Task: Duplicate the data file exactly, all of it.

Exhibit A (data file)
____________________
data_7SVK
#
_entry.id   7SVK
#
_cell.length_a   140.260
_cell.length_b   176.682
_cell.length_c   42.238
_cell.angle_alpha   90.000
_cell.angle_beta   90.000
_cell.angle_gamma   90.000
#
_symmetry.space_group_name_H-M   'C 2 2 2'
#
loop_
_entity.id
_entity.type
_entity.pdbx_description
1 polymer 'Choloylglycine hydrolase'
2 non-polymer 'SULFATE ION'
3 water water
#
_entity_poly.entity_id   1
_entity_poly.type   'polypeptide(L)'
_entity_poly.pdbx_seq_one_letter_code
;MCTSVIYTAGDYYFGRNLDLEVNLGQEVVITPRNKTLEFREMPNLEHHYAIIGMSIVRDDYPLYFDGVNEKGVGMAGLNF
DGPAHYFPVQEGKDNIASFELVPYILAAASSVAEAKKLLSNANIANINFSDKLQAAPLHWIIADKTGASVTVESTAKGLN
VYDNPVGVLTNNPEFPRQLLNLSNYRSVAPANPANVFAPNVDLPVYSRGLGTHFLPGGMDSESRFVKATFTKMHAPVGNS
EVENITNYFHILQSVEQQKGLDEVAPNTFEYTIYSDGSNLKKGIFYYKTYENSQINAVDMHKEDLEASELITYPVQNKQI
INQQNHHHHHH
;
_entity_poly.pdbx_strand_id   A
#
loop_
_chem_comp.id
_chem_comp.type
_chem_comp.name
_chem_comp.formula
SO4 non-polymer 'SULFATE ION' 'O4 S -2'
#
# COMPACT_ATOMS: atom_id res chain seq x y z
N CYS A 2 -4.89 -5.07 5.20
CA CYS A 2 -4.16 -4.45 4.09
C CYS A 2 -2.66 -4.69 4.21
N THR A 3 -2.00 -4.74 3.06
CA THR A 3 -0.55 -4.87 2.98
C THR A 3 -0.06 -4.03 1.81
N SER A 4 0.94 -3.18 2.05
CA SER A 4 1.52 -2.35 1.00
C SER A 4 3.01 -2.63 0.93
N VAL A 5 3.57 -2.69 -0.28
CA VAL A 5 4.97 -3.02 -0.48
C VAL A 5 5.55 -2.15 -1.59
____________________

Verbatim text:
data_7SVK
#
_entry.id   7SVK
#
_cell.length_a   140.260
_cell.length_b   176.682
_cell.length_c   42.238
_cell.angle_alpha   90.000
_cell.angle_beta   90.000
_cell.angle_gamma   90.000
#
_symmetry.space_group_name_H-M   'C 2 2 2'
#
loop_
_entity.id
_entity.type
_entity.pdbx_description
1 polymer 'Choloylglycine hydrolase'
2 non-polymer 'SULFATE ION'
3 water water
#
_entity_poly.entity_id   1
_entity_poly.type   'polypeptide(L)'
_entity_poly.pdbx_seq_one_letter_code
;MCTSVIYTAGDYYFGRNLDLEVNLGQEVVITPRNKTLEFREMPNLEHHYAIIGMSIVRDDYPLYFDGVNEKGVGMAGLNF
DGPAHYFPVQEGKDNIASFELVPYILAAASSVAEAKKLLSNANIANINFSDKLQAAPLHWIIADKTGASVTVESTAKGLN
VYDNPVGVLTNNPEFPRQLLNLSNYRSVAPANPANVFAPNVDLPVYSRGLGTHFLPGGMDSESRFVKATFTKMHAPVGNS
EVENITNYFHILQSVEQQKGLDEVAPNTFEYTIYSDGSNLKKGIFYYKTYENSQINAVDMHKEDLEASELITYPVQNKQI
INQQNHHHHHH
;
_entity_poly.pdbx_strand_id   A
#
loop_
_chem_comp.id
_chem_comp.type
_chem_comp.name
_chem_comp.formula
SO4 non-polymer 'SULFATE ION' 'O4 S -2'
#
# COMPACT_ATOMS: atom_id res chain seq x y z
N CYS A 2 -4.89 -5.07 5.20
CA CYS A 2 -4.16 -4.45 4.09
C CYS A 2 -2.66 -4.69 4.21
N THR A 3 -2.00 -4.74 3.06
CA THR A 3 -0.55 -4.87 2.98
C THR A 3 -0.06 -4.03 1.81
N SER A 4 0.94 -3.18 2.05
CA SER A 4 1.52 -2.35 1.00
C SER A 4 3.01 -2.63 0.93
N VAL A 5 3.57 -2.69 -0.28
CA VAL A 5 4.97 -3.02 -0.48
C VAL A 5 5.55 -2.15 -1.59